Some will tell you that triumph will come by the development of human beings–the gradual evolution of their potentialities. We should just give it time, wait and see. Everything’s coming up roses. World War I dealt that theory the cutting blow. World War II broke its spirit. Vietnam laid it in its grave. The takeovers of Czechoslovakia and Afghanistan shoveled the dirt of interment on it. Will human progress stop people and nations from sinning? Will human progress and achievement ever wipe away all tears from our eyes or heal our broken hearts? To ask these questions is to answer them.
No, the final victory will not come through some natural progress of human development, nor through the religious forces that are operative in the world right now. The victory will come not by an improvement of the present order but through its complete overthrow and supercession.
The high point of human history will be the sudden appearance on the field of battle of the captain of our salvation. And he will come in glory, and it will be comparable to what John beheld: Look, I see a great white horse. And there is a rider on that horse whose name is Faithful and True, and there are many crowns upon his head. 
Retired football coach Gene Stallings tells of an incident when he was defensive backfield coach of the Dallas Cowboys. Two All-Pro players, Charlie Walters and Cliff Harris, were sitting in front of their lockers after playing a tough game against the Washington Redskins. They were still in their uniforms, and their heads were bowed in exhaustion. Walters said to Harris, “By the way Cliff, what was the final score?” In our competitive society, we sometimes fail to remember that excellence isn’t determined by comparing our score to someone else’s. Excellence comes from giving one’s best, no matter the score.
Having studied our text of Romans 8:31-39, let me leave you with some avenues for future thought, study, prayer, and application.
First, the sovereignty of God is the basis for our security.We dare not be confident in ourselves. We dare not doubt that we shall be more than conquerors. This would be to deny His Word and to distrust God. We, like Paul, should be absolutely convinced concerning these things, based upon the Word of God. Our security is rooted in God, in His sovereignty, and in His unfailing love.
Second, our security and confidence in God is the basis for our service. It is not doubt, nor fear, nor guilt which should motivate our service, but a confidence in God mixed with deep and abiding gratitude. Because we are secure in Christ, we may serve. We need not focus on ourselves but on Him. Since He is the “author and finisher of our faith,” we must “fix our eyes on Him” (Hebrews 12:1-2)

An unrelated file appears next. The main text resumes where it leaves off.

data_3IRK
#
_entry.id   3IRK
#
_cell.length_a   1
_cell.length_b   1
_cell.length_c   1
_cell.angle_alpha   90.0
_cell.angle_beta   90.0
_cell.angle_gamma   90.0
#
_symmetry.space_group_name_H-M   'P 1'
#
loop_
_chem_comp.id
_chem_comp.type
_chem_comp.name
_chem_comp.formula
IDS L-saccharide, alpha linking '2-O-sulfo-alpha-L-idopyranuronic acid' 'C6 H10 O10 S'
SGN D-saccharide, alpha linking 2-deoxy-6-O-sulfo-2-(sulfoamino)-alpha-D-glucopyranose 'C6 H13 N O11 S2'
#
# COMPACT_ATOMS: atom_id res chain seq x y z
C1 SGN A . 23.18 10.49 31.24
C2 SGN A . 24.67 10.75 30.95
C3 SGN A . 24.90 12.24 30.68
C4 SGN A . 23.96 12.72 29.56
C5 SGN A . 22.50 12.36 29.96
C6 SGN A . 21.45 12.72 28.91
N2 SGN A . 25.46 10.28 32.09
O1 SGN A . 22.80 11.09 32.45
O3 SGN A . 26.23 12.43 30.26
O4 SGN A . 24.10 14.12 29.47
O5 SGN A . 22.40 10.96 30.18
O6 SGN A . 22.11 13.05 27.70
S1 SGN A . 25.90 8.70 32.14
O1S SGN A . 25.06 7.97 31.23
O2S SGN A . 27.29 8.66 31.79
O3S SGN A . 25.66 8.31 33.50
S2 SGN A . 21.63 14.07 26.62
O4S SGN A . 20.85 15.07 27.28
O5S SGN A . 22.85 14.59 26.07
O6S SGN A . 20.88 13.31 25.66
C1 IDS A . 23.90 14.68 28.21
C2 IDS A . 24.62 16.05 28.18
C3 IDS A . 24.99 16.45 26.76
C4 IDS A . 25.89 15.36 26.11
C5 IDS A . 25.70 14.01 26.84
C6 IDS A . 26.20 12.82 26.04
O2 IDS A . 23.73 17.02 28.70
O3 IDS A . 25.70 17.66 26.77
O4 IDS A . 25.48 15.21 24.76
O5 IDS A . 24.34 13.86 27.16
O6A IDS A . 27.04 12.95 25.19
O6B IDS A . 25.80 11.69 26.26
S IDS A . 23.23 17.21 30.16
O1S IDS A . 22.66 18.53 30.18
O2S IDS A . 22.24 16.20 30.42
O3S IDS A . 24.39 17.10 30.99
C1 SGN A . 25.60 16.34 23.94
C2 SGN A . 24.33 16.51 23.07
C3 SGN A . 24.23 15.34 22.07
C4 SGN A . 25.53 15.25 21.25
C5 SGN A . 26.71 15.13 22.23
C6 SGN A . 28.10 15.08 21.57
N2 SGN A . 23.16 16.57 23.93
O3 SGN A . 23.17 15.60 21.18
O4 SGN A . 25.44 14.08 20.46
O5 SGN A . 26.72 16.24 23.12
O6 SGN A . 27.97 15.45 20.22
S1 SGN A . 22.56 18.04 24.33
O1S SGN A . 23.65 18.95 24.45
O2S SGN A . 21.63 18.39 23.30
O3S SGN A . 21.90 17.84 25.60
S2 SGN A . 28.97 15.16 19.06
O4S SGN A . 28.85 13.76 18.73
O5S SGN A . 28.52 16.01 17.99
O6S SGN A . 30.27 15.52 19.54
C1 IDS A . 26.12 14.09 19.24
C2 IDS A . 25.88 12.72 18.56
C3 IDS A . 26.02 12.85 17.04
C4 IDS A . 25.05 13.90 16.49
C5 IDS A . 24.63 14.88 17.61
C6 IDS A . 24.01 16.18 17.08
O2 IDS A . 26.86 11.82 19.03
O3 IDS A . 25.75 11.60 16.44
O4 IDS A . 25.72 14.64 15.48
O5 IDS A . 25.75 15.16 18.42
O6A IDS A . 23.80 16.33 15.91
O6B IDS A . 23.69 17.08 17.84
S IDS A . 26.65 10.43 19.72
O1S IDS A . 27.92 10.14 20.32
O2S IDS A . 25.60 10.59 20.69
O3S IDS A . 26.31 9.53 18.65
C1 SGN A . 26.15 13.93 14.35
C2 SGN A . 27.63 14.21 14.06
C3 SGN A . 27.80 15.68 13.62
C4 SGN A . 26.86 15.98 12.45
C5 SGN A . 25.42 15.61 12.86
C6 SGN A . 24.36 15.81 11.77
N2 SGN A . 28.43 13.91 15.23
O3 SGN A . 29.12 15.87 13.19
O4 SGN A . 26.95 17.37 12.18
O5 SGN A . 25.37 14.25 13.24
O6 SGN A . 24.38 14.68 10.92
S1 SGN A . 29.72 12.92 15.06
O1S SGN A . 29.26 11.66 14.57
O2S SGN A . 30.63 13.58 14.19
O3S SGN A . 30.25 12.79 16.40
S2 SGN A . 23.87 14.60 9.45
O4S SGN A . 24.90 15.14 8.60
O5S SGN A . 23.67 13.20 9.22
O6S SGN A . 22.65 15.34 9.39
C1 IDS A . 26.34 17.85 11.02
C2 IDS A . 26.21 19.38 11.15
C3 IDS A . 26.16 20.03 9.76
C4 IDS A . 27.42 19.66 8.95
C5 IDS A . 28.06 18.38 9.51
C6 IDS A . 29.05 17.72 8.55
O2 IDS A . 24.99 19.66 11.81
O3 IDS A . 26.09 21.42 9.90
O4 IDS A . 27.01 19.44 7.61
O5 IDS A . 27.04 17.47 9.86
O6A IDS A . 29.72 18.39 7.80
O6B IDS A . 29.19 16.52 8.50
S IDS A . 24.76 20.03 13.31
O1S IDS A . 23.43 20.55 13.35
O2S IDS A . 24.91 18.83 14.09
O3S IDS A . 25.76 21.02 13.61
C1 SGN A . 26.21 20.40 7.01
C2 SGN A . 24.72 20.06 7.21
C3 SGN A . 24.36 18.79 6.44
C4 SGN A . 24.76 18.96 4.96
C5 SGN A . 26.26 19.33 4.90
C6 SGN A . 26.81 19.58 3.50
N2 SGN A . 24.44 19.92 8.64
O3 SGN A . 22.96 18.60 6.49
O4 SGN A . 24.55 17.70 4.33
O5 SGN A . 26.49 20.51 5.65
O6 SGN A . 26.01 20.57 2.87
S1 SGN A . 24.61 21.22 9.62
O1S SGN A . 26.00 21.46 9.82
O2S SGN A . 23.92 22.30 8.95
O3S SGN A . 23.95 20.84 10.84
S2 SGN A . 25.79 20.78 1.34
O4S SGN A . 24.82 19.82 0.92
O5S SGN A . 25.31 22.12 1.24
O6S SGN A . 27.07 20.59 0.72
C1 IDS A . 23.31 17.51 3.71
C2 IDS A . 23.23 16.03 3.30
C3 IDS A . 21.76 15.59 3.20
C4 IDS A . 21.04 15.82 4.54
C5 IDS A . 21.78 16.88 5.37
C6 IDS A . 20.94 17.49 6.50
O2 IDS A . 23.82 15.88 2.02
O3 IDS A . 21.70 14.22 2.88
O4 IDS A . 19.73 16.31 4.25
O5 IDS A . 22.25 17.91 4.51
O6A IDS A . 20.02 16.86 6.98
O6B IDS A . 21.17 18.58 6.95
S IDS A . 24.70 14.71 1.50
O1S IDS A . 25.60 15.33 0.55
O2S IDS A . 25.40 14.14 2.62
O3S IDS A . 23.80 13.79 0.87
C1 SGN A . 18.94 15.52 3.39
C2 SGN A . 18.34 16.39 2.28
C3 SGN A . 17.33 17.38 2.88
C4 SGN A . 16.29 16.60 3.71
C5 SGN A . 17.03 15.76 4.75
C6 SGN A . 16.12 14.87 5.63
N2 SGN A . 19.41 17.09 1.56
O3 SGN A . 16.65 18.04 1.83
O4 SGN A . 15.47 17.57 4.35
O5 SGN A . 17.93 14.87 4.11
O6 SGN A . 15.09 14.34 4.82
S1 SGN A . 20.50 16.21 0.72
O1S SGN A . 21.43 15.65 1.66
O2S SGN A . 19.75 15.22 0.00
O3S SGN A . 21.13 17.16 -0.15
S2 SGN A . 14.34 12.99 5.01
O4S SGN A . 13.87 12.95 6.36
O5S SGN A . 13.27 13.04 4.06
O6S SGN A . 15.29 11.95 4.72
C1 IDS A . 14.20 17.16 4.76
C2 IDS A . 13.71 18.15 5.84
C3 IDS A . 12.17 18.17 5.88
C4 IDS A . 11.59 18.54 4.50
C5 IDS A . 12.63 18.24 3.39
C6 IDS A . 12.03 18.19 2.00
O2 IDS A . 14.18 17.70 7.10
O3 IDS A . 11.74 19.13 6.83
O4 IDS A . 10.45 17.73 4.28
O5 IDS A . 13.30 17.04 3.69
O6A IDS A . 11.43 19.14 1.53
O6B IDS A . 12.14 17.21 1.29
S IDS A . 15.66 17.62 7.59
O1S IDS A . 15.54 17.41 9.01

Third, our security is never an excuse for sloppiness.Some would abuse the doctrine of God’s sovereignty and the believer’s security. They would sinfully suggest that since God is in control, it matters not what we do. This is just the opposite of the truth. God’s sovereignty is the basis for our diligence and obedience. If we trust in ourselves, this would be folly, because we will fail. But when we trust in God, we know that we ultimately cannot fail and that our efforts are not in vain.
Fourth, the Scriptures never raise any doubt that God will finish what He started at salvation. The question raised in Scripture is not, “Will the saints endure to the end?” The question is rather, “Are we sure that we are in Christ?” The security of the believer is never brought into question in the Scriptures. Whether or not we are a believer is a question which is raised, and rightly so. The Bible gives us the examples to follow (Acts 2:38; 8:4-29; 9:1-20; 22:1-16; 10:1-48; 16:12-15, 22-34; 18:8; 19:1-6).
Fifth, the basis for our salvation and our security is found in the work of Christ on the cross of Calvary. Did you notice that every fear, every dread, in this text is the result of sin? And did you notice as well that every cure goes back to the cross of Calvary?
Here is God’s means of redemption. Here is the measure of His love. Here is the assurance and confidence that God’s purposes and promises will never fail. No wonder we must continually go back to the cross.
We should never grow weary of going back to the cross. Here is where our salvation began. Here is where it was finished. That God sent Jesus to the cross is the measure of His love for us. That God would raise Jesus from the dead is the measure of His power. When such love and power meet, we, as sons of God, have every reason to be confident.
Finally, the security of the believer requires a response. Paul’s conclusion reminds us that biblical revelation requires a response. The security of the believer in the sovereign love of God should produce humility, gratitude, dependence, confidence, and praise.
Let us ponder these closing words of Romans 8, especially in contrast to the agonizing cry at the end of chapter 7. Let us savor our security, and let us stand fast, knowing that our labor in the Lord is not in vain.
 Romans 8:35-37
 “Alive In The Spirit”, Jimmy Jividen, p140
 R. Geoffrey Brown, “Look! A Great White Horse!,” Preaching Today, Tape No. 111.